blonki Oct 5, 2016

    genial, felicidades!

  • Photo of Leandro Escobar
    Leandro Escobar Feb 22, 2017

    Gracias Vicky por tu impecable descripción, que nos permite disfrutar de tu viaje como si fuera nuestro. Y porque nos permites conocer un poco de estos lugares mágicos.

  • Photo of UNSUB_2910787
  • Photo of Oscar Upegui
    Oscar Upegui Sep 30, 2017

    Esta ruta al Igual que las anteriores también merecen una buena calificación.
    Saludos Vicky Tru.

  • Photo of liliwhale®
    liliwhale® Dec 1, 2017

    Gracias Monja Voladora por compartir esta super aventura, que como otras, lo dejan a uno con la motivación para recorrer rincones maravillosos y olvidados de nuestro país. Ruta magnífica para un espíritu aventurero como el tuyo !!!.
    Abrazo, Lili

  • Photo of Vicky Trujillo
    Vicky Trujillo Dec 10, 2017

    Hola Fabiana
    Gusto verte por acá jejeje
    Es un verdadero privilegio que aún hayan paraísos como estos en el planeta.
    Recorrerlos y documentarlos se ha convertido en una gran pasión.
    Espero seguir en la búsqueda de esos rincones olvidados de nuestra geografía
    Ojalá te animes a recorrer este pedazo de tierra, aún virgen y exótica, antes de que la "civilización" le robe su encanto
    Abrazosssss

  • Photo of matadorvicentebarrera
    matadorvicentebarrera Nov 13, 2018

    Impresionante viaje con unas fotos espectaculares, pero lo que si tengo claro es que esta ruta y viendo las fotos no se puede calificar de dificil si no que habría que encuadrarla en la categoría que Wikiloc da como máxima dificultad, que es la de ¨solo para profesionales¨

  • Photo of Vicky Trujillo
    Vicky Trujillo Nov 21, 2018

    Hola matadorvicentebarrera
    De pronto sí tienes razón en poner ésta ruta en categoría máxima dificultad.
    Paseos como estos....pocos
    Único

  • Photo of Luis Quiceno
    Luis Quiceno Jan 10, 2021

    I have followed this trail  View more

    Maravillosa ruta, pero en verano

  • Photo of Vicky Trujillo
    Vicky Trujillo Jan 10, 2021

    Hola Luis Quiceno
    Éste fue, sin duda, uno de esos paseos inolvidable, raro, exclusivo, loco, único
    Gracias por "pararme" bolas y acompañarme en ésta hermosa aventura

  • Daniela de Jesús Garcés Mar 15, 2021

    Hola Vicky, podrías darme información sobre guías o personas que pudieran ayudarme a planear este recorrido por favor!?

  • Photo of Vicky Trujillo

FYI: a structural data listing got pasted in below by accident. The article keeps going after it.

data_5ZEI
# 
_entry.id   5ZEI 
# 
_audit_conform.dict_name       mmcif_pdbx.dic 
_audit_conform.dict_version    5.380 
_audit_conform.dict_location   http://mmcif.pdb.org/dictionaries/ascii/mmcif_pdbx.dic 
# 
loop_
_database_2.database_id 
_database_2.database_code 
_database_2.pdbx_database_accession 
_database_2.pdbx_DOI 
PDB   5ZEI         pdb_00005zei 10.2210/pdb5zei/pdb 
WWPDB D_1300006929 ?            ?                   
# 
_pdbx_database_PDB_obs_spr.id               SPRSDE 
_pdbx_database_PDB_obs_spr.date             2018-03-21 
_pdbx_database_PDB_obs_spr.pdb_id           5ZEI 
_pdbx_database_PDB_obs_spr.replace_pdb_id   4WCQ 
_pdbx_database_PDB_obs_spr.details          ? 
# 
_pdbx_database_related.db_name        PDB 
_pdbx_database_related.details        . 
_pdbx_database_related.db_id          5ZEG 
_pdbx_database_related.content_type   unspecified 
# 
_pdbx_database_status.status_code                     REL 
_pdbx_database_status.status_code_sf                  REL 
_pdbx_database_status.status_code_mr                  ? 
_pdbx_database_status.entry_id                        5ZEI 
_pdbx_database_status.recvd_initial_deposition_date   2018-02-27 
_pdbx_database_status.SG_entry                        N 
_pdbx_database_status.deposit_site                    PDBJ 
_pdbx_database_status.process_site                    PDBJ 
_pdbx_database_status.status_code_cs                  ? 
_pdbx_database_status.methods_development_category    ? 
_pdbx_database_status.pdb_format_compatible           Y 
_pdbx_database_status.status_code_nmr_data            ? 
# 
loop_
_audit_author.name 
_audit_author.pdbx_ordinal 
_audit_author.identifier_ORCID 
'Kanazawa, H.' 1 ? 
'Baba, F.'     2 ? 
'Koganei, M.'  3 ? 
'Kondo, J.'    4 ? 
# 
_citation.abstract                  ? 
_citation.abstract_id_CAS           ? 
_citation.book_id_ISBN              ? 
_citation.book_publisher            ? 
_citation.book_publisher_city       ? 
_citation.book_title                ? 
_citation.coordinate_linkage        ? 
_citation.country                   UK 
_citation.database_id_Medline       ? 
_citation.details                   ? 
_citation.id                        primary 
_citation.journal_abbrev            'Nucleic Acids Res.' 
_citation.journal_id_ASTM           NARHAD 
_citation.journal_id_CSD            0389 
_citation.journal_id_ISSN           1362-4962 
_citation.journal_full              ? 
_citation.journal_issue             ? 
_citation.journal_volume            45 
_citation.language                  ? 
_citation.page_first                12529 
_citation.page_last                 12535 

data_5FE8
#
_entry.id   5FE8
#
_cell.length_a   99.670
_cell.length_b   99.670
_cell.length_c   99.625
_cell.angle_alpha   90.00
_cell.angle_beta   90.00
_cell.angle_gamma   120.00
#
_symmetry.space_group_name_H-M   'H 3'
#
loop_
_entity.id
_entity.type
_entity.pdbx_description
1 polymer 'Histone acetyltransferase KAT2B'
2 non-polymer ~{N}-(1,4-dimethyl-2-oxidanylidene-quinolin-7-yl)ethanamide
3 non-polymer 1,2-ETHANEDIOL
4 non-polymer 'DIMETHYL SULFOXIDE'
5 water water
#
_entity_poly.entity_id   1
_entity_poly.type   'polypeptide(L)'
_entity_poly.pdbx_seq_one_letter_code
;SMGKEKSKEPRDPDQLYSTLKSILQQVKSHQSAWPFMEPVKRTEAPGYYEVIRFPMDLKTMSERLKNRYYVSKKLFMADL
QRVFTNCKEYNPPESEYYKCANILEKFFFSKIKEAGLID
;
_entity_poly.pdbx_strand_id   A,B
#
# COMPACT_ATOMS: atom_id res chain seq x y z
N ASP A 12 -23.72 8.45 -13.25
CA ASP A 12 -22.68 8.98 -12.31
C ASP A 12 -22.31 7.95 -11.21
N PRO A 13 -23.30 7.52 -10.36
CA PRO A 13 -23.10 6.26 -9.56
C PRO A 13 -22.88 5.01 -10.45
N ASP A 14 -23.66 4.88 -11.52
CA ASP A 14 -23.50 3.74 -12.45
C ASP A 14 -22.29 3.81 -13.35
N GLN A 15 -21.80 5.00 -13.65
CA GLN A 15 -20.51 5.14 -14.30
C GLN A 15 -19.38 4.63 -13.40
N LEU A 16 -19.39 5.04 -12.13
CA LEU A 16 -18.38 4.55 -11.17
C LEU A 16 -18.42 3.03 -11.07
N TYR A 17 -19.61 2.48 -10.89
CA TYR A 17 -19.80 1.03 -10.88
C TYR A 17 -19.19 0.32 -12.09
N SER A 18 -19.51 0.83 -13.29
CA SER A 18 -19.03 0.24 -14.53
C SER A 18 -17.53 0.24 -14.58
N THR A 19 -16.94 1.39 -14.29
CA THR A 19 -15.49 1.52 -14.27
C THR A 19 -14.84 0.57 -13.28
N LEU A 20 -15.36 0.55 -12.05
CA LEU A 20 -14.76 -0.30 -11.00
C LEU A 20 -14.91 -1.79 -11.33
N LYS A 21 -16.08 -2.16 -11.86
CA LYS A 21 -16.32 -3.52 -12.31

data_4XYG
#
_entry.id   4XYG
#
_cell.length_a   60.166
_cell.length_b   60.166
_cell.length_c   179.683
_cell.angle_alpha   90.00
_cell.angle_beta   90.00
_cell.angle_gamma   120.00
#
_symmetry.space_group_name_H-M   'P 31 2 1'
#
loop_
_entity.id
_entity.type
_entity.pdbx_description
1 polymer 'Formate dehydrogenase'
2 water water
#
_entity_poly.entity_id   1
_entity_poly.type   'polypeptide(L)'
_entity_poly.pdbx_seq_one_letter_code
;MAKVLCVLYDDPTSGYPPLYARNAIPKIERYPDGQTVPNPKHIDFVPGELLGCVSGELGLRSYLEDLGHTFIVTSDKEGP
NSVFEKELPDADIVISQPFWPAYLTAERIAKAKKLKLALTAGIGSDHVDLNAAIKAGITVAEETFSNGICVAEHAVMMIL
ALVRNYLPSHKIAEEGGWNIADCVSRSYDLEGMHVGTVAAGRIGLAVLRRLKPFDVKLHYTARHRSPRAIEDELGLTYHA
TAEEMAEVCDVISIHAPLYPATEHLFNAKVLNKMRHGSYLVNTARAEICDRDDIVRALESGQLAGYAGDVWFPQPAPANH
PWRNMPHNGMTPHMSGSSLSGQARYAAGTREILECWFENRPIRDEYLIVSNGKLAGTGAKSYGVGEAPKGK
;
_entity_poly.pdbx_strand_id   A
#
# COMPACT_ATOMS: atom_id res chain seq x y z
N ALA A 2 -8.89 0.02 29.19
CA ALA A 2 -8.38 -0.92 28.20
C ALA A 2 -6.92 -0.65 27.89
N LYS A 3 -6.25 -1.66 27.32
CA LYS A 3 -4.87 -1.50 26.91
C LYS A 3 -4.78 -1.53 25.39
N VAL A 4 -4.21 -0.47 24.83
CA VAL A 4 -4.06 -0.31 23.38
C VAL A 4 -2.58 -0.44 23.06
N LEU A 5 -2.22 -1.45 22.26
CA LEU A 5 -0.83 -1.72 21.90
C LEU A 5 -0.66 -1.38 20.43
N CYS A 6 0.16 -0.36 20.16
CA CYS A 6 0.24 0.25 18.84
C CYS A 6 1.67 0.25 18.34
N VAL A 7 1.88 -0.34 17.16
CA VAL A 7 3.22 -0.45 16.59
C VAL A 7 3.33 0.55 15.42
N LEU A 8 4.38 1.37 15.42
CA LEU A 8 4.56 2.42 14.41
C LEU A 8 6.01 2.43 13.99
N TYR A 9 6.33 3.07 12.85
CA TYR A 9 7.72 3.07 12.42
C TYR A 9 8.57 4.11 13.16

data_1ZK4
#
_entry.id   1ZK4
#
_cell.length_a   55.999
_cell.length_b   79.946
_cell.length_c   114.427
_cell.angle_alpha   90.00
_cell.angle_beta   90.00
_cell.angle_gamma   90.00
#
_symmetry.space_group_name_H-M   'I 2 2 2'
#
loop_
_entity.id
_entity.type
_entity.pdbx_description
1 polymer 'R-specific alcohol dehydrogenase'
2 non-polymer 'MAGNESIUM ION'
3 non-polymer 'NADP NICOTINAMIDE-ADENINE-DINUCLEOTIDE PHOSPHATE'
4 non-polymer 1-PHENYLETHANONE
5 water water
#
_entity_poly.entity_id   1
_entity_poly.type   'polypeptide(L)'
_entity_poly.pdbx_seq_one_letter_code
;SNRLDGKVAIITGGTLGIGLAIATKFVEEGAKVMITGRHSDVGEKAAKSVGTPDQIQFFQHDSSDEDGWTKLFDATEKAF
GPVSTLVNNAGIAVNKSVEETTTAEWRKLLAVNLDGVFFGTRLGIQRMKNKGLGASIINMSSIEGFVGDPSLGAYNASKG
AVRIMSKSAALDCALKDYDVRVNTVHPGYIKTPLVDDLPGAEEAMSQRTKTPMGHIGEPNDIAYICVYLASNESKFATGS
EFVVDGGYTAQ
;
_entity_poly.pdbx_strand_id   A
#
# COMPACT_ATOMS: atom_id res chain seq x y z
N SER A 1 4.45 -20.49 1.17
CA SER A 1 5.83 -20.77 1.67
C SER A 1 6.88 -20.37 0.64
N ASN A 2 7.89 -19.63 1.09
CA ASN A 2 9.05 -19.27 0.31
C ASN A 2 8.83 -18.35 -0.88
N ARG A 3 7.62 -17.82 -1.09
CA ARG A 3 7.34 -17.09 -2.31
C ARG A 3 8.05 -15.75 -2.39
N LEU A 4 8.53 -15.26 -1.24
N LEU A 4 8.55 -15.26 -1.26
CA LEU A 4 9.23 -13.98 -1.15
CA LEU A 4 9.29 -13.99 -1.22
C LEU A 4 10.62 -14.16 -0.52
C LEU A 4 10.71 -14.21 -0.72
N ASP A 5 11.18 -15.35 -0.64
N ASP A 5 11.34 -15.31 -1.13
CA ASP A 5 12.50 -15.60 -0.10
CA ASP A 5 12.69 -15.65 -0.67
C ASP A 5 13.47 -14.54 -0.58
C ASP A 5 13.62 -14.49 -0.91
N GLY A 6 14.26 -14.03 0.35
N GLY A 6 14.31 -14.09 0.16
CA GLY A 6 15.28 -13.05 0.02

Vicky Trujillo Mar 16, 2021

    Hola Daniela de Jesús Garcés
    Me resetiaron el celular y perdí muchos contactos, entre ellos, los de allá
    De otra lado considero que no sería prudente ir en éstos momentos por allá, ya que , desafortunadamente, en nuestro país se ha vuelto a disparar los problemas de orden público y ésa es un a de las zonas más afectadas
    Debes tener en cuenta también que , para nada, es una ruta turística o convencional. Ésa fue, sin duda, una verdadera aventura
    Si de pronto te queda fácil podrías contactar los conductores de los buses que van a Frontino para que ellos traten de darte el contacto del conductor que baja a La Blanquita y ya con él seguir averiguando si Aroldo, el arriero, aún está por allí y si es factible volver a hacer ésa hermosa travesía
    Me cuentas

  • Hugocatamaran Aug 2, 2021

    Buenas noches. Muchas gracias por su explicación. Necesito llegar al centro poblado de MANDE, para actividades laborales. Por ahora la ruta que nos han ofrecido es 6 horas en mula desde Urrao. QUe otra ruta podria tomar? gracias.

  • Photo of Vicky Trujillo
    Vicky Trujillo Aug 3, 2021

    Hola Hugocatamaran
    No te sabría decir qué otra ruta podrás tomar pues sólo conozco la que entra por La Blanquita y la que sale por Urrao como la hicimos nosotros.
    Le podrías preguntar a quienes te contrataron si existe otra alternativa
    Ya te tocaría evaluar por dónde te quieres ir
    Creería yo que, si estás en Medellín, es más rápido por Urrao pues, entrando por La Blanquita- Frontino, nosotros tardamos dos días para llegar Mandé

  • Photo of Lizandro Gomez
    Lizandro Gomez Feb 28, 2022

    Hola, me puedes dar información de un guía que me lleve ?

  • Photo of Vicky Trujillo
    Vicky Trujillo Mar 2, 2022

    Hola Lizandro Gomez
    Desafortundamente Aroldo, El Arriero que nos llevó, ya no vive en La Blanquita
    Perdí todos los contactos de la región
    Te tocaría ir hasta Frontino y tratar de averiguar con los conductores que bajan a La Blanquita
    Lástima no poderte colaborar

  • Photo of Yudys
    Yudys Sep 9, 2022

    Ruta Sireno Blanquita

You can or this trail